The Pity of It All is the compelling, moving story of the German-Jewish people from the eighteenth century until the eve of Third Reich, tracing their journey from a persecuted clan of outcasts and peddlers into a dazzling community of writers, philosophers and scientists.
From Moses Mendelssohn, who entered Berlin through the gate reserved for Jews and cattle and went on to become one of Europe's greatest men of letters, to Rachel Levin, the famed hostess of glittering salons; from the decadent Weimar and the genius of Einstein to philosopher Hannah Arendt's terrified flight from the Gestap in 1933, this is the untold story of nearly 200 years of astonishing creativity and fragile integration. Evoking a tragically lost work, The Pity of It All is the unique collective biography of a people.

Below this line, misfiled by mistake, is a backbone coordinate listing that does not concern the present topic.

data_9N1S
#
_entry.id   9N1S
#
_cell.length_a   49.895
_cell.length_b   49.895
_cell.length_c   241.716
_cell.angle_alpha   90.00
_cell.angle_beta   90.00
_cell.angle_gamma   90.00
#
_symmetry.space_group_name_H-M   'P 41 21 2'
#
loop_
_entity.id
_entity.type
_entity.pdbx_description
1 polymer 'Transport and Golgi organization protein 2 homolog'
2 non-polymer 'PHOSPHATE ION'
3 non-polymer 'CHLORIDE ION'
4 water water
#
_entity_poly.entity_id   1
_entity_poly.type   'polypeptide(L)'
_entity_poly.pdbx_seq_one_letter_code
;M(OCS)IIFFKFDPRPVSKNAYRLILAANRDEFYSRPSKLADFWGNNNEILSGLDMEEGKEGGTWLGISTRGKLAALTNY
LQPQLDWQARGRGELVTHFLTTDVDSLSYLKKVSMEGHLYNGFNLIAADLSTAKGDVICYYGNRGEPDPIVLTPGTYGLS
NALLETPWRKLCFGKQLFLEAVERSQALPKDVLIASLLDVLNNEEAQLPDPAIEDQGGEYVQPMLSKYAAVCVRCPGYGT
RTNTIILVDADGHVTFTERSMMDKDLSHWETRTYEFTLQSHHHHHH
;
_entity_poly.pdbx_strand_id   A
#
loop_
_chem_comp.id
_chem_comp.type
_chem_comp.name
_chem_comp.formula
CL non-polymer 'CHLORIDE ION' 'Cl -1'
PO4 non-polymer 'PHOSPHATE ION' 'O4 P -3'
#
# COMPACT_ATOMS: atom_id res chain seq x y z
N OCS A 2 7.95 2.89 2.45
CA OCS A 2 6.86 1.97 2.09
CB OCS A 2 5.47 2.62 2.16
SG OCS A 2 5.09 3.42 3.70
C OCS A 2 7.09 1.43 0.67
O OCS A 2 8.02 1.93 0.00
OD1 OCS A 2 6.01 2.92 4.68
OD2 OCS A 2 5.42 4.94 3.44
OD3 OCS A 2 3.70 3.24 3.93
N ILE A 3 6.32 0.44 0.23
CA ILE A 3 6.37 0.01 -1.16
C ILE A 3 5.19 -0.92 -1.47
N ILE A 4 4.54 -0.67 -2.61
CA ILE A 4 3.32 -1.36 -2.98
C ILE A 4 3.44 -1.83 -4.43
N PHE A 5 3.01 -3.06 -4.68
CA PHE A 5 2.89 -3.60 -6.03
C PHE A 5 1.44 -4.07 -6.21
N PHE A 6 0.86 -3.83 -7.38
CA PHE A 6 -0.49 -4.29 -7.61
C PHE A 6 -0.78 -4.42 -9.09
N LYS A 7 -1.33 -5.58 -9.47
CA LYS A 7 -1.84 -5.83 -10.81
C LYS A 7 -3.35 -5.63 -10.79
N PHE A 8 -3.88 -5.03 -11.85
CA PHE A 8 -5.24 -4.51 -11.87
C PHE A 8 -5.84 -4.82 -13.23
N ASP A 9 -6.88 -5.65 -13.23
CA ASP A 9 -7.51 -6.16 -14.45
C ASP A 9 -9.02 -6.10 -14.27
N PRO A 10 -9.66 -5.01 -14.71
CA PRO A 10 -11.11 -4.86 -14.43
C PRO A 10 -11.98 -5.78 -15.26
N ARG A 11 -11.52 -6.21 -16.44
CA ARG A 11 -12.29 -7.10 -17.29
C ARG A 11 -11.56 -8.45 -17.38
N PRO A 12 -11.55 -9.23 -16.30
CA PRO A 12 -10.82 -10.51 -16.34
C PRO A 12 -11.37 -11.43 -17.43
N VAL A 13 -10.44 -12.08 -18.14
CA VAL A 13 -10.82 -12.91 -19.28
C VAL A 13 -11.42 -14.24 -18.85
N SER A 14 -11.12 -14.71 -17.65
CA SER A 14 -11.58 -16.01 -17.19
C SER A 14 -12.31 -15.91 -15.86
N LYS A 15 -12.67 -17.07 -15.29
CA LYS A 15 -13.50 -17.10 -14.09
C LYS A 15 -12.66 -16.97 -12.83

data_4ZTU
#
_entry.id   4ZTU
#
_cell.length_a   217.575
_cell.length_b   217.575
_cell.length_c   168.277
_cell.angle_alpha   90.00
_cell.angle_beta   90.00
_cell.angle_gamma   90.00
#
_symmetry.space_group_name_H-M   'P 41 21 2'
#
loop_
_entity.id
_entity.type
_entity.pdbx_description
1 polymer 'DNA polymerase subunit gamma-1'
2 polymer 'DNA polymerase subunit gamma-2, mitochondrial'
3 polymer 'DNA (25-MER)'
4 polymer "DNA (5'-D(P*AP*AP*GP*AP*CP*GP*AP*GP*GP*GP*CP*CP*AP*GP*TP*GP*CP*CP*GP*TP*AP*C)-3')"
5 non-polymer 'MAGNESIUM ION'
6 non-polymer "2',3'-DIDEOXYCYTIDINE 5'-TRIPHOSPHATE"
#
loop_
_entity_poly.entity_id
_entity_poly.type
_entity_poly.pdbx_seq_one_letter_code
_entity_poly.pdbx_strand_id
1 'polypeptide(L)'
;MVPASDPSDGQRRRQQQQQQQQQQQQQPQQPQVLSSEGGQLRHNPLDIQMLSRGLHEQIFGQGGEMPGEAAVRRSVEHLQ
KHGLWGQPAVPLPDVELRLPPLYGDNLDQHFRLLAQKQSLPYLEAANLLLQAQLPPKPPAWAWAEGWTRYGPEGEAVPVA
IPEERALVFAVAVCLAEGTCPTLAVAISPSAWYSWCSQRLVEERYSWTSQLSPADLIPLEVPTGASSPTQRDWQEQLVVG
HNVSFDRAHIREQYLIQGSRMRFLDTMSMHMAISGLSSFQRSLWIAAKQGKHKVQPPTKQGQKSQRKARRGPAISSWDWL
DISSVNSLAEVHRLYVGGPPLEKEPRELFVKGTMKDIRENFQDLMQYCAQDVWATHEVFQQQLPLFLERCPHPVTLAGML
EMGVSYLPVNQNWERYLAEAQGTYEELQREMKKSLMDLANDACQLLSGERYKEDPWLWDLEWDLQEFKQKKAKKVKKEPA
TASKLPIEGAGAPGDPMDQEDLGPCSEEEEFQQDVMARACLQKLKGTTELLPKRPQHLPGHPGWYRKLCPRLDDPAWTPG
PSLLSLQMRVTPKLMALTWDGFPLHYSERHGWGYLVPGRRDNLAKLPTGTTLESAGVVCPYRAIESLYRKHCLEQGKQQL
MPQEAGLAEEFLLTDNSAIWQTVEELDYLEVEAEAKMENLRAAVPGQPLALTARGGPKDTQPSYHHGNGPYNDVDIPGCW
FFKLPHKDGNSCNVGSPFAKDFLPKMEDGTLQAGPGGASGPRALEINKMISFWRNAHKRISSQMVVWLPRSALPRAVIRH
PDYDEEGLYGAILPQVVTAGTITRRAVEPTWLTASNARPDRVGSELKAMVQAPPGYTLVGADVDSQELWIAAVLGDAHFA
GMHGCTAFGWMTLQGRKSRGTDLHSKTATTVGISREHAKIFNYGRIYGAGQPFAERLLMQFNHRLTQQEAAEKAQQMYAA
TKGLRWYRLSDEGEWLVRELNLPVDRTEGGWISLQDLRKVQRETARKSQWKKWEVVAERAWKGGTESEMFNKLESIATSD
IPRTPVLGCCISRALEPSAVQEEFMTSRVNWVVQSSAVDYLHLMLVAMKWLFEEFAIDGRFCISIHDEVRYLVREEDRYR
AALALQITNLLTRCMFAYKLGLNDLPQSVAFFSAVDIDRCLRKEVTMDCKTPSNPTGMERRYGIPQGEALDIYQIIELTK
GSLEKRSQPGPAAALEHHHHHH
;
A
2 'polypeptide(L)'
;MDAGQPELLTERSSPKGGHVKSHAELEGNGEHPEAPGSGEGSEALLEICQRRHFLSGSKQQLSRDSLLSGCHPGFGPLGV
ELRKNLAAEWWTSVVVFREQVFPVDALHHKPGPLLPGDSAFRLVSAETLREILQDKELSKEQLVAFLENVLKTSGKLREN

"Brilliant, far-reaching, passionate. . .sweeping and marvelously detailed. . .finely, intimately, movingly drawn. . . a book for the ages." --"The New York Times" "[Elon] is a master of the telling anecdote. . ..One should be grateful for what Elon has done." --"Los Angeles Times" "A work packed with beautifully sketched portraits, and constructed with a practiced eye for memorable, well-executed anecdotes." --"The New York Times Book Review" "Impressive. . .Could hardly be improved upon." --"The New York Review of Books" "If there is one book Americans should read this winter, it is Amos Elon's "The Pity of It All--"a meticulous and wrenching history of a people in a place at a moment in time that bears urgently upon our own." --Joan Didion, author of "Political Fictions"